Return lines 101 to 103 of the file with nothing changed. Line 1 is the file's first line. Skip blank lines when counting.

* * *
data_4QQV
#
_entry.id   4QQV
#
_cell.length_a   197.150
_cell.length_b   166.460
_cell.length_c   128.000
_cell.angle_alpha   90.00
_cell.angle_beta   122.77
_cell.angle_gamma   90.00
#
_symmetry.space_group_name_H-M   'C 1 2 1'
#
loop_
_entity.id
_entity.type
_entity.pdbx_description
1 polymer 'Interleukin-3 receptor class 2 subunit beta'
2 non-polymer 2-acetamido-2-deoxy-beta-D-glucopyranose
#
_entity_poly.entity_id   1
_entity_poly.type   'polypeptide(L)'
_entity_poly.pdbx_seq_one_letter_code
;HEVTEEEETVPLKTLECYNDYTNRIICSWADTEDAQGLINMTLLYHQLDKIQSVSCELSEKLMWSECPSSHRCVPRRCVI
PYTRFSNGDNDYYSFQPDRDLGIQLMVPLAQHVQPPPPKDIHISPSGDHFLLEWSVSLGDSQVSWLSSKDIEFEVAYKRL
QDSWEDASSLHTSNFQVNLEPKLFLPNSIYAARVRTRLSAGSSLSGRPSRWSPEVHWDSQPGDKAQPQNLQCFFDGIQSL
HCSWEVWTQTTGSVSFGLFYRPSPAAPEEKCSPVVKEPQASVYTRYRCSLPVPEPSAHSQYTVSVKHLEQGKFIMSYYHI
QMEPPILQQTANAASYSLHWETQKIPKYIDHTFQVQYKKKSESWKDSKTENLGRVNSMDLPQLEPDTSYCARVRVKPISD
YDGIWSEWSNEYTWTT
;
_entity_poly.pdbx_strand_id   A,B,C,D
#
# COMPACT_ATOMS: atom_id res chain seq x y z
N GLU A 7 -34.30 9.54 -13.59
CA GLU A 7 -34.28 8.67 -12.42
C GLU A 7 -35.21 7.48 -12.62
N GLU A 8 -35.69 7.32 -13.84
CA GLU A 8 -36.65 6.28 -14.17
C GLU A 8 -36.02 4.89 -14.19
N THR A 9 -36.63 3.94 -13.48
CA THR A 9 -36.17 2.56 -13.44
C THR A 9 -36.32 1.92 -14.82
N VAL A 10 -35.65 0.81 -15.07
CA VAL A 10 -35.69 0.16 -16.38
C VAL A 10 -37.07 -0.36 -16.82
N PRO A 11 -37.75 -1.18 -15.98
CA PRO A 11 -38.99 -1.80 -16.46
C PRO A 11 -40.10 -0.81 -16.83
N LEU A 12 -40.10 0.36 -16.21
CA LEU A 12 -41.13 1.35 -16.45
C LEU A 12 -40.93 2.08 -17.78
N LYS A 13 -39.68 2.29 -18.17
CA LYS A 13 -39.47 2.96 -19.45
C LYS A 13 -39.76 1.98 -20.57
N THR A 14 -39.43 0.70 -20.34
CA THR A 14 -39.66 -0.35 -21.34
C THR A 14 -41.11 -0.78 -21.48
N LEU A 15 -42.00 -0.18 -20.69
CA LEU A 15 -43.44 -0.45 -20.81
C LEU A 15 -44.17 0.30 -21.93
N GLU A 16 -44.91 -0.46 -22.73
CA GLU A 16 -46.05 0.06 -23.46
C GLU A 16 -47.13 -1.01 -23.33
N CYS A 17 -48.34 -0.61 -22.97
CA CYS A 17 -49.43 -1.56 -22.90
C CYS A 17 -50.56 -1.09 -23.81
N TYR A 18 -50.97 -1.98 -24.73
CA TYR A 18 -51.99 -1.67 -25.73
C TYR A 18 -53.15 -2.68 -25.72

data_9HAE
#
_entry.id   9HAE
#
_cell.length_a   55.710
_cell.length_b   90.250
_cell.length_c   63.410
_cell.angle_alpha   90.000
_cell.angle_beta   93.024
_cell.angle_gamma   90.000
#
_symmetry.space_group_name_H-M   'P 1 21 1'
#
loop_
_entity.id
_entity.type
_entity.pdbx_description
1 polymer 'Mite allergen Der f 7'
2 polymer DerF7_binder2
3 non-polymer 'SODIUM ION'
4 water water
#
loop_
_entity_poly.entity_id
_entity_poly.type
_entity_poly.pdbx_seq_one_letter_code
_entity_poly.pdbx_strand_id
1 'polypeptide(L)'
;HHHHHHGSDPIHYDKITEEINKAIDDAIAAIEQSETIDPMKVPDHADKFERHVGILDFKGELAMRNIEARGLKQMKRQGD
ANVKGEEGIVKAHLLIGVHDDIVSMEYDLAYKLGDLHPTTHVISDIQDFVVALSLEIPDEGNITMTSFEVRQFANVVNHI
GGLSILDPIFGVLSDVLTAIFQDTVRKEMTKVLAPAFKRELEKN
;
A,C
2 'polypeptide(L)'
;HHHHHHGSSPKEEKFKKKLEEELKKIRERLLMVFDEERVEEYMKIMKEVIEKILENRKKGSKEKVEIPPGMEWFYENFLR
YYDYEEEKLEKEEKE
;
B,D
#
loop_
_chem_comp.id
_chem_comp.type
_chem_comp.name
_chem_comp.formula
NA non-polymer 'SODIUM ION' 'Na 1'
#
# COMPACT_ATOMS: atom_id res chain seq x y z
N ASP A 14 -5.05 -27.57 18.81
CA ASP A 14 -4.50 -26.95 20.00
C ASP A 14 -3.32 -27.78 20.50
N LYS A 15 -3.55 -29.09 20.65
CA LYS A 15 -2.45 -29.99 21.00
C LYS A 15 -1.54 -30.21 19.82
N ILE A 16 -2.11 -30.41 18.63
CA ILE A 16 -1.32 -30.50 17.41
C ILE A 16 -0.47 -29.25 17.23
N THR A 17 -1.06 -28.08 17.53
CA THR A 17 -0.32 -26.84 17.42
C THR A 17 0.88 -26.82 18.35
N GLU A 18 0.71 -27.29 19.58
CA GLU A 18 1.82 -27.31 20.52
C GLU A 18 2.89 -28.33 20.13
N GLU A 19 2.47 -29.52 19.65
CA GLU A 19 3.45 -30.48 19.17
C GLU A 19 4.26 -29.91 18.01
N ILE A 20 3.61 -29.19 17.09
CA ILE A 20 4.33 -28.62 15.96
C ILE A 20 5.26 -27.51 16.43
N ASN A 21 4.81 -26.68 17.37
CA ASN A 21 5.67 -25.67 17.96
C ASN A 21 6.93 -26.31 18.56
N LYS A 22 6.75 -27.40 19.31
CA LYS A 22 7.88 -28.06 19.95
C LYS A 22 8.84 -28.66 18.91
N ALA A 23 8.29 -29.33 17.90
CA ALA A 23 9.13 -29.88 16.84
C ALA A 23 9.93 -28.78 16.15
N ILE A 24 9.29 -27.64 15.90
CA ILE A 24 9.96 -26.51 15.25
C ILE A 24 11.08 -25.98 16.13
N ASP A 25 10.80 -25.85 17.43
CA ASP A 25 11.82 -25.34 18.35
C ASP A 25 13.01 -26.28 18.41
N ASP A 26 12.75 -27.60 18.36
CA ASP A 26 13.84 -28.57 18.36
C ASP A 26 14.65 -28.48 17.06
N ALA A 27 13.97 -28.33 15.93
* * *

;
A,C
2 'polypeptide(L)'